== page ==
Back in December,Â AvengersÂ director and Marvel Studios Phase TwoÂ consiglieri Joss Whedon stopped by the Oxford Union to talk about a range of topics, from his workâ€™s impact on the lives of his fans toÂ the lack of female representation in Marvel movies. (He blames the â€œmoney men.â€)
The whole chat is worth watching, but around the nine-minute mark, the conversation turns to Whedonâ€™s future with Marvel Studios, or lack thereof. With the hiring of Joe and Anthony Russo for the two-part Avengers: Infinity War, it became apparent that the Whedon Era had officially ended, and the BuffyÂ andÂ FireflyÂ creator makes it clear that the break was amiable, along the lines of â€œWe can still be friends.â€Â
â€œI sort of had my finger in all of the films in the second phase but then I just had to concentrate only on Ultron and sort of know that when it was done, I was just going to stop. So I made a completely clean break â€” not because we had a falling out, just because if I was still there going, â€˜Well, here are my thoughts on this film,â€™ Iâ€™d be there every day,â€ he said.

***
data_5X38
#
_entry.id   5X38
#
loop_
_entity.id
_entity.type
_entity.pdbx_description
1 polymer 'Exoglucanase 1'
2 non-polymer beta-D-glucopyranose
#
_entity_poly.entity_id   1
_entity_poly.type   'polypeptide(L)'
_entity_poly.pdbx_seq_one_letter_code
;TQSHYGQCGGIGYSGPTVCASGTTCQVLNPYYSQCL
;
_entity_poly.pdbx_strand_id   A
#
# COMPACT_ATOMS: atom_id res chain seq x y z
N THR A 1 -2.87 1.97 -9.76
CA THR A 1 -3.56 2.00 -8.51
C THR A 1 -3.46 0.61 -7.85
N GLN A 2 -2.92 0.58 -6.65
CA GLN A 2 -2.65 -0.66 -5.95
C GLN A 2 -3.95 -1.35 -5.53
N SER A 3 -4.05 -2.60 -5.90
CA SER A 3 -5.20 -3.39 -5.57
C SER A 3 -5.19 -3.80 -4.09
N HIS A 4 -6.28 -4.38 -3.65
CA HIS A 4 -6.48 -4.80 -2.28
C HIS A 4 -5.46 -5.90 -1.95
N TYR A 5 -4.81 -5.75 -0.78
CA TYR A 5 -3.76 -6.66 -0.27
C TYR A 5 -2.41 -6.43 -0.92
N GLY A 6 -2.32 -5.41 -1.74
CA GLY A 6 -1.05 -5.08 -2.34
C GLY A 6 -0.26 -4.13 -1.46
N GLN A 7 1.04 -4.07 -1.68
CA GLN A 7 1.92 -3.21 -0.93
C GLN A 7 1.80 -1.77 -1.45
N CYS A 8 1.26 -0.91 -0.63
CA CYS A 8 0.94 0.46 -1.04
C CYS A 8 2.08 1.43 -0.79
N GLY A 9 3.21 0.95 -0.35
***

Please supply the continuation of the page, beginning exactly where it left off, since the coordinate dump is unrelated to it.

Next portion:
But itâ€™s Whedonâ€™s explanation for why the separation needed to happen thatâ€™s fascinating. Instead of rambling off a few canned talking points, he offers some insight into what drives him creatively and what it means for him to create.Â
â€œItâ€™s important to me, not just to have my own thing and do something smaller, but also to create a new challenge for myself because I will start to repeat myself. I think Steven Soderbergh during one of his â€˜Iâ€™m retiringâ€™ moments said, â€˜Iâ€™m finding the same solutions for problems. I found myself in the same way. I need to increase my vocabulary because Iâ€™m now at a place where enough people know what I do and Iâ€™ve done it enough where I could just sort of vaguely do that, and that is how you become old and obsolete. As an artist â€¦ I need to make it harder for myself, so Iâ€™m working on a few personal projects that I canâ€™t describe. But I can tell you that theyâ€™re really hard, and Iâ€™m totally failing, and it feels great.â€
Thatâ€™s a much better explanation than â€œIt was time.â€ For all of the Whedon fans out there, this should be incredibly exciting news. No, the Avengersâ€™ witty repartee probably wonâ€™t be as witty, but this is the mindset of people who want to continue to make great art. The Whedon moments that shocked and delighted us didnâ€™t come from complacency, and neither will the ones in the future.Â